• Playful and extravagant forms, often using decoration that is not functional (anti-“form follows function”)
  • Counters the seriousness/severity of the International Style
  • Creates an illogical mix of multiple/eclectic historical references (resists a unified aesthetic)
  • Incorporates its environment
  • Began in America, then spread to Europe/internationally

Robert Venturi is one of the most well-known architects of this movement, especially since he also helped to define it. He wrote a lot on architecture, and in his writings he attempted to open up new approaches to architecture, bringing in more vernacular and decorative forms. His books draw from the entire history of architecture and encourage the use of multiple styles at once, both historical and modern, changing the famous phrase “Less is more” to “Less is a bore.”

While he was theorizing this new style in his writing, he designed the Vanna Venturi House (aka Chestnut Hill House) for his mother, a building that has come to epitomize postmodern style. In it, he violated all of the major tenets of the International Style and embraced the “ugly” and the ordinary of American suburban architecture. The stuccoed façade of the house rises above the rest of the house, is not balanced or symmetrical, has a different number of windows on each side, and hides the entrance. The roof is gabled, in contrast to the flat roofs of the International Style, and elements are added that have no function other than decoration, such as the broken arch over the entrance, the gap between them, and the straight lines bisecting the windows. The form of the exterior is also separated from its interior function, without any indication of its floor plan or configuration.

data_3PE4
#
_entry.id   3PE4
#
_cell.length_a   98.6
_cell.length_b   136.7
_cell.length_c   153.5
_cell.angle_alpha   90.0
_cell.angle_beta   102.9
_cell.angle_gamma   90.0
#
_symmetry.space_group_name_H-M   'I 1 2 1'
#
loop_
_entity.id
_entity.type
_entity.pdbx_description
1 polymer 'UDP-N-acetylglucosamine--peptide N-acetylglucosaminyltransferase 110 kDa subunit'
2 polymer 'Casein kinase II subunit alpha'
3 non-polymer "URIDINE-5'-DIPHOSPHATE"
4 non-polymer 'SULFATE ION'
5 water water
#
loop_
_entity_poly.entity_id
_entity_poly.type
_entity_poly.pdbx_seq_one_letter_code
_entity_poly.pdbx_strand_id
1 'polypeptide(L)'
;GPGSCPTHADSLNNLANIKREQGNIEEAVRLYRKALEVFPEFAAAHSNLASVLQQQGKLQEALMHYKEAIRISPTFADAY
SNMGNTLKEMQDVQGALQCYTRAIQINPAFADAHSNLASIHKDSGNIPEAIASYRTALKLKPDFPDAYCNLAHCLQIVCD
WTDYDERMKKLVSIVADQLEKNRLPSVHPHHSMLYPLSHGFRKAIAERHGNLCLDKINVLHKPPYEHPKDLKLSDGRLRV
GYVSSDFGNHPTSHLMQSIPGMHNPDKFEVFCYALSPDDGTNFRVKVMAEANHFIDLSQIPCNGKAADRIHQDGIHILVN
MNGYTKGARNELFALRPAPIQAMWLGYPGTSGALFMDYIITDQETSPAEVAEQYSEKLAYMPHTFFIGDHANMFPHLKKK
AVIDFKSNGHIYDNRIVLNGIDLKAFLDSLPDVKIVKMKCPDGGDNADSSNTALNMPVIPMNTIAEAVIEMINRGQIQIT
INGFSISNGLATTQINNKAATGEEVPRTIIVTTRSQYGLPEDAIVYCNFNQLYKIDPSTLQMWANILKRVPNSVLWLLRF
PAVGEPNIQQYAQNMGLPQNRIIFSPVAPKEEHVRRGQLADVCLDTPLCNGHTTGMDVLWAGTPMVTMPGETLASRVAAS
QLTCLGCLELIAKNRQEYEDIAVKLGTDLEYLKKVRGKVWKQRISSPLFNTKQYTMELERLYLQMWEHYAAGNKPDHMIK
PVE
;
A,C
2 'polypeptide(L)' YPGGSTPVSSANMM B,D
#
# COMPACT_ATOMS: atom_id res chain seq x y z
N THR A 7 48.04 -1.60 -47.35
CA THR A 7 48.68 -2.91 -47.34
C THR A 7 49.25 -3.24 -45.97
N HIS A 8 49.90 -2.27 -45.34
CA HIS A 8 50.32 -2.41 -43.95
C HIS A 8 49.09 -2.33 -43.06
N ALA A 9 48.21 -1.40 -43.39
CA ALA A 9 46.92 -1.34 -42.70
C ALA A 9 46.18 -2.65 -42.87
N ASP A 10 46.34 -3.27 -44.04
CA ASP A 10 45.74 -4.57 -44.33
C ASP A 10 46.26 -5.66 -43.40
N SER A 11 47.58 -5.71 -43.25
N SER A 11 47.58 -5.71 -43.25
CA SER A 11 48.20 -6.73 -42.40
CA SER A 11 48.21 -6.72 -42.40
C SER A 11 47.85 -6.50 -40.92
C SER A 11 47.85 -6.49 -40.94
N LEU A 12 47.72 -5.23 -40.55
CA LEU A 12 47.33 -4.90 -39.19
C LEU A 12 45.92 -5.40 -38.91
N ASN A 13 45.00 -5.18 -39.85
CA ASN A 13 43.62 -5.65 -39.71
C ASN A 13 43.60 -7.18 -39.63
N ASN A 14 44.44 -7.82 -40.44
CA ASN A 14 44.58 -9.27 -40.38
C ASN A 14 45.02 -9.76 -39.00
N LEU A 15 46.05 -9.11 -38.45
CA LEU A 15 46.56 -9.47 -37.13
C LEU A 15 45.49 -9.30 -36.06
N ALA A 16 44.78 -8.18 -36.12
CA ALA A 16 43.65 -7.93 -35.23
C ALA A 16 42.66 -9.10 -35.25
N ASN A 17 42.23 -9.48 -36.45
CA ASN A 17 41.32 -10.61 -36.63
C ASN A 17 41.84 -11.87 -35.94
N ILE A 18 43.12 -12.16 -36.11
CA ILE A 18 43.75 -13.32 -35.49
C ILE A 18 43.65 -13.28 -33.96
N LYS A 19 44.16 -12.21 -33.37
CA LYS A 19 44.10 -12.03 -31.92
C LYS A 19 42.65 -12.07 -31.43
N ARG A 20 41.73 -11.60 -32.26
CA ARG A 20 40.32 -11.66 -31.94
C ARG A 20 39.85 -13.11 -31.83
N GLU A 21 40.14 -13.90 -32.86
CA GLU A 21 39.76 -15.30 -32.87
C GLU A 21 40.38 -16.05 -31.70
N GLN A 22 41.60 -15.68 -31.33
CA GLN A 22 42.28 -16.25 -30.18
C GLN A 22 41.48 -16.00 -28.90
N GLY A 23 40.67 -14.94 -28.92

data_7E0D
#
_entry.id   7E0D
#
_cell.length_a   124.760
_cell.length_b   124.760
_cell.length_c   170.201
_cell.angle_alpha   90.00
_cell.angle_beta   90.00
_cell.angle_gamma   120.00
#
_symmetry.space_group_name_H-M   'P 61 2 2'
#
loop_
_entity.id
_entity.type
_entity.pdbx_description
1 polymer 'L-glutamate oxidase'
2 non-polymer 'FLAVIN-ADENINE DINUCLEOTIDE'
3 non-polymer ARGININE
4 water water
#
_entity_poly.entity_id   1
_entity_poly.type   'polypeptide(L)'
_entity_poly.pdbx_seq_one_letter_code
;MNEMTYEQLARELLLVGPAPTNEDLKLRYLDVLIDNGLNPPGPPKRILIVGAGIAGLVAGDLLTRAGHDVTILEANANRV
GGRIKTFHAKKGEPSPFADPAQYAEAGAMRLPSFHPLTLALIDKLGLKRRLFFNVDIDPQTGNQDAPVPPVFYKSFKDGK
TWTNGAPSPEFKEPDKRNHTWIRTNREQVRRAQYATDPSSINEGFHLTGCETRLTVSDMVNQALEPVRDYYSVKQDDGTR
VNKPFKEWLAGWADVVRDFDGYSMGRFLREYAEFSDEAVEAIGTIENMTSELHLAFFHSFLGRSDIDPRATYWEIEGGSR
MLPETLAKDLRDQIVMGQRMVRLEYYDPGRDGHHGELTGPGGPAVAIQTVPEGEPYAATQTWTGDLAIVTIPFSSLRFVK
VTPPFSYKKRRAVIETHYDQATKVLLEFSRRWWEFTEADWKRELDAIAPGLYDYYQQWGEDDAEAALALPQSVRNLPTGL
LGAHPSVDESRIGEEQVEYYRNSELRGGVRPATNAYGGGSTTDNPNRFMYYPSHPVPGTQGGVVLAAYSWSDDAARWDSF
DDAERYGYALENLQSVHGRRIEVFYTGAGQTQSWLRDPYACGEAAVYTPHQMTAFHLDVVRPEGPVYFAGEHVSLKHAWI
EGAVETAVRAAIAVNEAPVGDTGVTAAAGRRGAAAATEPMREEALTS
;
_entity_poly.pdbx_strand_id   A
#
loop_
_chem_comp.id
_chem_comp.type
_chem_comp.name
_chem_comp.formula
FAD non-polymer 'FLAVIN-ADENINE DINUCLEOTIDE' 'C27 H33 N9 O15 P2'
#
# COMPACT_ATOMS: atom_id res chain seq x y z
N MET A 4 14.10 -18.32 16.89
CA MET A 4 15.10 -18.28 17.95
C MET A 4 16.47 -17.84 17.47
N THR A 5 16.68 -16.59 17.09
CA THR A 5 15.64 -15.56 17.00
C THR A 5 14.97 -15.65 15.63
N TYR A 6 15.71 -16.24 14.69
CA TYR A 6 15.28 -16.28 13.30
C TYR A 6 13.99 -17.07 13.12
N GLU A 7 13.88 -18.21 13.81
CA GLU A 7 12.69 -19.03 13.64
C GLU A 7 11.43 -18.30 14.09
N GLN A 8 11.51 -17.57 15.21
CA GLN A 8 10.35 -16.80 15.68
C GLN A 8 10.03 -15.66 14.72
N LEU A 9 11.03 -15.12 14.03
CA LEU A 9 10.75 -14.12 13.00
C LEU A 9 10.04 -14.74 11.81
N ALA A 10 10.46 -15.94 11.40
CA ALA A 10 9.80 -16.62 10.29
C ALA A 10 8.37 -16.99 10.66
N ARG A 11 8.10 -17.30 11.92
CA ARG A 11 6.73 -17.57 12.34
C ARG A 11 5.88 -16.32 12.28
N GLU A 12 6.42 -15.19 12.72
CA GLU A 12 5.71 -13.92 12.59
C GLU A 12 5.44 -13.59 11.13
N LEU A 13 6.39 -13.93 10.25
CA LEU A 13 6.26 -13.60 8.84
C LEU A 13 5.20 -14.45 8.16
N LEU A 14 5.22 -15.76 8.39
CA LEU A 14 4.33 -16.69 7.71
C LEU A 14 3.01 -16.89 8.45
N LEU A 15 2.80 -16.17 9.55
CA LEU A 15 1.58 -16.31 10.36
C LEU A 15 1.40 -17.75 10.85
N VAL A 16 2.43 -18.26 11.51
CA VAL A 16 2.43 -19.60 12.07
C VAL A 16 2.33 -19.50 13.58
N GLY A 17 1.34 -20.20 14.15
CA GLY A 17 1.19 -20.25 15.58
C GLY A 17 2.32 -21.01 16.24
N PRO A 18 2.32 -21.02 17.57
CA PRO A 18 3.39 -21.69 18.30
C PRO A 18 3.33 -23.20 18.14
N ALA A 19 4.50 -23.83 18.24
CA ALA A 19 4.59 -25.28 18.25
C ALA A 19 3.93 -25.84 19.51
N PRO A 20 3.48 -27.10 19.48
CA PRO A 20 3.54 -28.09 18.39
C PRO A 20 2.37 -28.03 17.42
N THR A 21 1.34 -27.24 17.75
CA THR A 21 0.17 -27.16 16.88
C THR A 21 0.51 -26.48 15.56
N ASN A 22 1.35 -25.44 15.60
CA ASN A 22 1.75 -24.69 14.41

The interior’s design is arranged asymmetrically as well, through the use of different angles, triangles, squares, and circles. Compared to the simplified exterior, the inside is complex. The staircase, for example, is made of two converging lines into a crooked, acute angle and the ceiling is inconsistent in shape, including some occasional barrel vaults. Overall, the building expresses Venturi’s new ideas: to communicate multiple styles and meanings, and to move away from the stark, glass box of the International Style.

The postmodern architectural style culminates with the designs of Frank Gehry. His early style can be seen in the Chiat/Day Building with Binoculars, created in 1991 in collaboration with the artists Claes Oldenburg and Coosje van Bruggen in Venice, California. This exemplifies the postmodern idea of architecture as artwork in a much more playful mode than the International Style. It also foregrounds an eclectic style with variations of materials and surfaces. In other words, the building is made of three very distinct styles that do not really make any sense together—almost to the point of looking like three separate buildings.

Gehry designed this building as the headquarters for the Chiat/Day advertising firm, who were known for clever campaigns and wanted a building to reflect their creativity and humor. Oldenburg and van Bruggen, well known by this point for their large-scale public artworks of everyday objects, were asked by Gehry to contribute a sculpture-like building to unite the white, boat-like building, and the copper tree-like building. Their Binoculars, forty-three-feet tall, act as the entrance portal to the interior and the exaggerated, decorative focal point of the building as a whole.